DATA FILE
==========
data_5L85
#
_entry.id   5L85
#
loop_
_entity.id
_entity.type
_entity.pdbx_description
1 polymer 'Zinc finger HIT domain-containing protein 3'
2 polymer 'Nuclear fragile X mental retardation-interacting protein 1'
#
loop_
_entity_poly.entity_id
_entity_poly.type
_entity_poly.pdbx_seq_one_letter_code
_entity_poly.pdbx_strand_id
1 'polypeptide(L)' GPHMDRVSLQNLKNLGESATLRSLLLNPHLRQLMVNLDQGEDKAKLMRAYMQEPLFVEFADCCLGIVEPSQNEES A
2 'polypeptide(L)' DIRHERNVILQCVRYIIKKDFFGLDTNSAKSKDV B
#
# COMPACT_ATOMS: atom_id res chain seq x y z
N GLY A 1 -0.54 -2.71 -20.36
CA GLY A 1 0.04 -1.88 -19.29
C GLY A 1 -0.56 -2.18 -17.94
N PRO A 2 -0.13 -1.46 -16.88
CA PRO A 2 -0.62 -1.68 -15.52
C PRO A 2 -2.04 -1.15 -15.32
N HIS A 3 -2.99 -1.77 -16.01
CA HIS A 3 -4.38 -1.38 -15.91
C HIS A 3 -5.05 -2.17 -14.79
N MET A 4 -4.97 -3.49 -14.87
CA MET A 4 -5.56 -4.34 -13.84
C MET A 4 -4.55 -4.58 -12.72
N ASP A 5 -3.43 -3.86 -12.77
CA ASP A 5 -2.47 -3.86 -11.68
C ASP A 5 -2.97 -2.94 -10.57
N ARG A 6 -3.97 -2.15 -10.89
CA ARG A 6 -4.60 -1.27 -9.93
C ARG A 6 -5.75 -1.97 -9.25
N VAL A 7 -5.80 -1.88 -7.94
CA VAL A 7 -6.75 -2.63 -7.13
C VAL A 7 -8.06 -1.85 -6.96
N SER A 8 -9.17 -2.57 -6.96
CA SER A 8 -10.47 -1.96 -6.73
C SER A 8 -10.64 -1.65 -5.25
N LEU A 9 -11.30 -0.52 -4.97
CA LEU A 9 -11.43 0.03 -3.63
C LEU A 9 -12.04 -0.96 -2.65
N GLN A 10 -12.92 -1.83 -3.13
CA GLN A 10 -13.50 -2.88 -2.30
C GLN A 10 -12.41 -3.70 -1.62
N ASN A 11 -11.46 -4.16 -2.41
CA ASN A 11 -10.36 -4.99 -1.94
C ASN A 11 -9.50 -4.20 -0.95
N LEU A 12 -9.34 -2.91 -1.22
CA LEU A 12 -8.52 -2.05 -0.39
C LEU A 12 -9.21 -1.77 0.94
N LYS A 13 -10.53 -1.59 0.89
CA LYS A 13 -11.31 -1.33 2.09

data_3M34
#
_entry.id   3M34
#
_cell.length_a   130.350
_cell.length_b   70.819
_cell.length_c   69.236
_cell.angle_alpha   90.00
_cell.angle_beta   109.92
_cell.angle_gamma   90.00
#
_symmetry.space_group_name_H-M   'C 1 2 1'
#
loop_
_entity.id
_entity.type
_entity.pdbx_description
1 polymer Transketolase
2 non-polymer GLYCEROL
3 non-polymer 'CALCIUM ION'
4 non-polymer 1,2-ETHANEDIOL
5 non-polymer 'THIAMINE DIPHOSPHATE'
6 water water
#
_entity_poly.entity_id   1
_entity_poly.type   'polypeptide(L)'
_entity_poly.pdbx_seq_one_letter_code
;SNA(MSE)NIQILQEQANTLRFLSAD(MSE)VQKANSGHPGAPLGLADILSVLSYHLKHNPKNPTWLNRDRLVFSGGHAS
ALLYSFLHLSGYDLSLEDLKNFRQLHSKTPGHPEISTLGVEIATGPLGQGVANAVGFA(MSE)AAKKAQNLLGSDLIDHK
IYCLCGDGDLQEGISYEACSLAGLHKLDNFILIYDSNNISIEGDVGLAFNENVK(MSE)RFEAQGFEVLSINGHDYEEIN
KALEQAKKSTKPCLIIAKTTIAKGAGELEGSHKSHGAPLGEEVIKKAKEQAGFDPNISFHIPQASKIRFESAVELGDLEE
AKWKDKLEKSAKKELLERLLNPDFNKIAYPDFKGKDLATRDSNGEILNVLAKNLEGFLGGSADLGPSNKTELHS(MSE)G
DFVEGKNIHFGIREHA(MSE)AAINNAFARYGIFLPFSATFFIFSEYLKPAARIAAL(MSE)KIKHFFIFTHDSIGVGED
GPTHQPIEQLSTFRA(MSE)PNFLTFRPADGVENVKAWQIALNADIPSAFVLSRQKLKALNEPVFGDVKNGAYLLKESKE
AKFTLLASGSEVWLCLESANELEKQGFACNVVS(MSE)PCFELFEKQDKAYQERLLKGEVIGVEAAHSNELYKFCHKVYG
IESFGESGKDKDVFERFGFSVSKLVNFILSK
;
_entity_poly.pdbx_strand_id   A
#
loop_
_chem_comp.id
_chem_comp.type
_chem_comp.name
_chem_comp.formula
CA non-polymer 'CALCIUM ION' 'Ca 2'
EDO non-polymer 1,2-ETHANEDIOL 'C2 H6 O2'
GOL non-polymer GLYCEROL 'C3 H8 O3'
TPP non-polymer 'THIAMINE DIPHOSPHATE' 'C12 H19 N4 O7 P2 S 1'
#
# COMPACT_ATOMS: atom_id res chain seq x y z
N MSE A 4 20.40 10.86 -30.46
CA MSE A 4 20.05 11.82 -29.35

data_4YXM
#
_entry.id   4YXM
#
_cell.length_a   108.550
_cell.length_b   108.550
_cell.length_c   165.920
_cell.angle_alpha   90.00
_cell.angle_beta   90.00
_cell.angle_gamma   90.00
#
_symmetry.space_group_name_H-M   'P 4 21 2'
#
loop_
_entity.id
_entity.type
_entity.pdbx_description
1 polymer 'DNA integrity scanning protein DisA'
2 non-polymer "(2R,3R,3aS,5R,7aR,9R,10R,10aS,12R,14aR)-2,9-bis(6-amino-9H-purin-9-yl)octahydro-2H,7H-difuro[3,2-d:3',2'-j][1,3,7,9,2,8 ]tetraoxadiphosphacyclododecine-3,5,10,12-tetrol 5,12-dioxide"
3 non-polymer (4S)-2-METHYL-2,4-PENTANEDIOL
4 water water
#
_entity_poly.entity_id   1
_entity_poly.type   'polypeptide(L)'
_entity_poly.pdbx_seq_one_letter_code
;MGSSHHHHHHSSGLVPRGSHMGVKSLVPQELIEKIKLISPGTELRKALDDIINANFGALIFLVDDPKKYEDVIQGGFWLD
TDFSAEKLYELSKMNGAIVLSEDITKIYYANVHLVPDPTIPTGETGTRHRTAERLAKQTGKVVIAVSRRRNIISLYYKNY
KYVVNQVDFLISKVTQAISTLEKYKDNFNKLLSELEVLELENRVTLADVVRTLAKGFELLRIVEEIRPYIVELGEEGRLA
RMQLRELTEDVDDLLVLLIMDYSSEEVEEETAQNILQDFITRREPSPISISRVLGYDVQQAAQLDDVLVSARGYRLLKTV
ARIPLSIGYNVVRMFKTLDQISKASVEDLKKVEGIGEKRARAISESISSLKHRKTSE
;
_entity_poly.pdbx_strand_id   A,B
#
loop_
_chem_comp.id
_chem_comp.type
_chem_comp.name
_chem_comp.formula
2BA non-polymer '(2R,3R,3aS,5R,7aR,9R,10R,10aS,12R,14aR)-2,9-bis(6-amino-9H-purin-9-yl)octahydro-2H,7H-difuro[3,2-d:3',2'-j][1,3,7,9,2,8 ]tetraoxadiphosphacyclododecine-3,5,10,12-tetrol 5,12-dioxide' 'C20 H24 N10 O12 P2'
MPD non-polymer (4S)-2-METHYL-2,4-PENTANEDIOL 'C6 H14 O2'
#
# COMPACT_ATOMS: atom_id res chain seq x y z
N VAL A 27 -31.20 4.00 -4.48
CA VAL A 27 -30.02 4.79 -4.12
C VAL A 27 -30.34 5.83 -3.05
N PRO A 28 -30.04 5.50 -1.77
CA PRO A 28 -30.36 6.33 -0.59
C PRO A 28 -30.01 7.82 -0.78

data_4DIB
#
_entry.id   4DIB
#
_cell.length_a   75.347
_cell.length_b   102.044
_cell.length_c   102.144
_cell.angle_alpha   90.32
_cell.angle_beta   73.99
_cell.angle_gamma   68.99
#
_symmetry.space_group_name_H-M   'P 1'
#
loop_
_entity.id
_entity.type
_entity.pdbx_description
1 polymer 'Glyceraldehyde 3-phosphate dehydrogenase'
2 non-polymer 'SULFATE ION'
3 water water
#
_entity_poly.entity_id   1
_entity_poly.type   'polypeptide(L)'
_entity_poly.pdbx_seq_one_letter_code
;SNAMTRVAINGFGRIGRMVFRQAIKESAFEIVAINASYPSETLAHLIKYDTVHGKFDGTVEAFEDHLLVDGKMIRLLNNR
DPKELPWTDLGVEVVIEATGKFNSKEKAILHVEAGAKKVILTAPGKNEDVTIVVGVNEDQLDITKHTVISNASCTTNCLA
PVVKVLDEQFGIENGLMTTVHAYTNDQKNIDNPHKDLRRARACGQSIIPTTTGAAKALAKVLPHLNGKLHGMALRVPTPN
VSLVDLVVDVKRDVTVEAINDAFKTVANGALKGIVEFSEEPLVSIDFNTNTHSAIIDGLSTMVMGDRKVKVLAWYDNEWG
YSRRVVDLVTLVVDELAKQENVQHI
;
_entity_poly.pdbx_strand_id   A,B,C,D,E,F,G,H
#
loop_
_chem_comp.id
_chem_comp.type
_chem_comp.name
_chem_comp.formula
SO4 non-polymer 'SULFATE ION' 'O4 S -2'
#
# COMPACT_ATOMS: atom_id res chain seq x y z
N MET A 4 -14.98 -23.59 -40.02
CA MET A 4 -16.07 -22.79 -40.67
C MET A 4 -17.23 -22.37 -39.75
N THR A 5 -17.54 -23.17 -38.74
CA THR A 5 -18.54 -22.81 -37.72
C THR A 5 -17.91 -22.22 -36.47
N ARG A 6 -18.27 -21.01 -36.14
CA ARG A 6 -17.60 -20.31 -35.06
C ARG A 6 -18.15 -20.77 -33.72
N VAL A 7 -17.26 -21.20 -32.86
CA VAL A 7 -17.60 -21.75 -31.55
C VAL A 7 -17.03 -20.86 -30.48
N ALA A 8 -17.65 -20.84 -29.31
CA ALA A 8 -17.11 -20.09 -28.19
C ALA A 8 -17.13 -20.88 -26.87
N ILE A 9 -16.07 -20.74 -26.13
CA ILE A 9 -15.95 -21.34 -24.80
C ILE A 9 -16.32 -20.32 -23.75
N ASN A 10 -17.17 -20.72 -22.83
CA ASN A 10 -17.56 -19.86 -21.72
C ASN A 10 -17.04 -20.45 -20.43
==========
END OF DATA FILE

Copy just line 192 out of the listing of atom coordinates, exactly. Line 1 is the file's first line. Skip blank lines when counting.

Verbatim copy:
_chem_comp.id